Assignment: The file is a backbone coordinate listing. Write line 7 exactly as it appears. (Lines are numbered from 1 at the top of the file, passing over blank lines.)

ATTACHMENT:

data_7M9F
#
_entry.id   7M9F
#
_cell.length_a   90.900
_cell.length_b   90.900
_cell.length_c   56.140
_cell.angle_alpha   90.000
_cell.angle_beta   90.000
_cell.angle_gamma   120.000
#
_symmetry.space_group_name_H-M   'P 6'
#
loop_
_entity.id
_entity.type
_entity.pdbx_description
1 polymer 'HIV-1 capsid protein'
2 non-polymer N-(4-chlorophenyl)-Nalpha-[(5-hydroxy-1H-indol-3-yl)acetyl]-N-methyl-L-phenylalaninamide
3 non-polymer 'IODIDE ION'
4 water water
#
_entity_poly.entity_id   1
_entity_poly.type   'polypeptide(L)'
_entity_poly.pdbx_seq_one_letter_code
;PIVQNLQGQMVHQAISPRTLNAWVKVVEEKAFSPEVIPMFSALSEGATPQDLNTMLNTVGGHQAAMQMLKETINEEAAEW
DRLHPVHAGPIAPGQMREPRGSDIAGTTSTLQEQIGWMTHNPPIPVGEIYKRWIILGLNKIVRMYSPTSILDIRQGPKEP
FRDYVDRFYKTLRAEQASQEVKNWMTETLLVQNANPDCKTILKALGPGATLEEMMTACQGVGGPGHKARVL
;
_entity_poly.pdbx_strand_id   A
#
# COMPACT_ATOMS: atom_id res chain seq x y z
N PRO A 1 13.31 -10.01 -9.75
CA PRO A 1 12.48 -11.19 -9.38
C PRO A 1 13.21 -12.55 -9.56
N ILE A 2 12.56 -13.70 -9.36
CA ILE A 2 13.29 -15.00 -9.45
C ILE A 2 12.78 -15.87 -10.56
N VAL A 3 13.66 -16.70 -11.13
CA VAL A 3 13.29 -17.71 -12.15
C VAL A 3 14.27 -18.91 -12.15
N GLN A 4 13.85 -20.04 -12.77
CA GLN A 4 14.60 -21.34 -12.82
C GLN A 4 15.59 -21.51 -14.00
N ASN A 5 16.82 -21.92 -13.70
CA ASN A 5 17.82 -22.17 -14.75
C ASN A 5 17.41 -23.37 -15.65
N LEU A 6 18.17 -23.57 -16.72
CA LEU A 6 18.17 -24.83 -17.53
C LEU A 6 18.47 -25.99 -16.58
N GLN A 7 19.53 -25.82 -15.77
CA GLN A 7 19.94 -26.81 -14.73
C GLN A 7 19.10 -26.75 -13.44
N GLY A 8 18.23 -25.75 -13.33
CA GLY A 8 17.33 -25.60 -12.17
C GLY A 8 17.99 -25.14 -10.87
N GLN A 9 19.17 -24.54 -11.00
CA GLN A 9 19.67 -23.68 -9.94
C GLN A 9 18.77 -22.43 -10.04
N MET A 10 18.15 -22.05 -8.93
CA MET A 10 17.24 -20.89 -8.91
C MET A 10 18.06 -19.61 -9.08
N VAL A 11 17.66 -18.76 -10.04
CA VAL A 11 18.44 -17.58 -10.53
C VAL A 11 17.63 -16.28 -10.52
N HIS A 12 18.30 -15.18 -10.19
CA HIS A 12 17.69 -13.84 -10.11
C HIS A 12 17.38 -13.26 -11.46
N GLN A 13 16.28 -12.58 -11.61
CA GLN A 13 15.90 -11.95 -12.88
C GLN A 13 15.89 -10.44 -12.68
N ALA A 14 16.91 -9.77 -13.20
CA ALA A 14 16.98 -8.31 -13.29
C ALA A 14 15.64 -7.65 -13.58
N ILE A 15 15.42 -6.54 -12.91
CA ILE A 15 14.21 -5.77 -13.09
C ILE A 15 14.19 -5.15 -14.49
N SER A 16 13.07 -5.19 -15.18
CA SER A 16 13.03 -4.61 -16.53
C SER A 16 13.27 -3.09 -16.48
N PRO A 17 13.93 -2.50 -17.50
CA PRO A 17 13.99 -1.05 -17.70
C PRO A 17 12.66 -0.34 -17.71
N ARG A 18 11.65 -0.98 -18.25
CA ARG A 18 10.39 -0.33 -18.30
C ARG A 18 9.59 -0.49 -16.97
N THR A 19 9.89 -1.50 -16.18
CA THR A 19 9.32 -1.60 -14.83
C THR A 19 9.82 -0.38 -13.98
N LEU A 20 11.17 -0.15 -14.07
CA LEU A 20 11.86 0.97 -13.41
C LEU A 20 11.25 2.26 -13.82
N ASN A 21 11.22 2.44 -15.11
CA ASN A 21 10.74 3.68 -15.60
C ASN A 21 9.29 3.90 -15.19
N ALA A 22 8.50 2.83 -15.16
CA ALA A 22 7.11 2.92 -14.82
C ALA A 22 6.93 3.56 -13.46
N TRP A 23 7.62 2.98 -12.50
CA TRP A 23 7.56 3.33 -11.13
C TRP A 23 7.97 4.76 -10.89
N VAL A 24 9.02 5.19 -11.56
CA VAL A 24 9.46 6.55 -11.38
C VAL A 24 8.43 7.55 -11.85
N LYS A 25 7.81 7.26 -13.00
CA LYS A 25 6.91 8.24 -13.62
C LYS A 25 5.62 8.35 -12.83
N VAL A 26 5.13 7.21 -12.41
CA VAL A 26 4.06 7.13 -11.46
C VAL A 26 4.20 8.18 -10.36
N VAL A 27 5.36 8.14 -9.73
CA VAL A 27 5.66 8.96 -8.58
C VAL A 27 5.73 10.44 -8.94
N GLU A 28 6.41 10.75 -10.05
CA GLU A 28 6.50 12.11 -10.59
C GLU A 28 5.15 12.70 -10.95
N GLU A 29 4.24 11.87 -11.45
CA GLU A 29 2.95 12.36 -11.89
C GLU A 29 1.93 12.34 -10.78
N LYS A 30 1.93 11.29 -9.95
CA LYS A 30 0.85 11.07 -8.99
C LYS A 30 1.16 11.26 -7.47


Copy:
_cell.length_c   56.140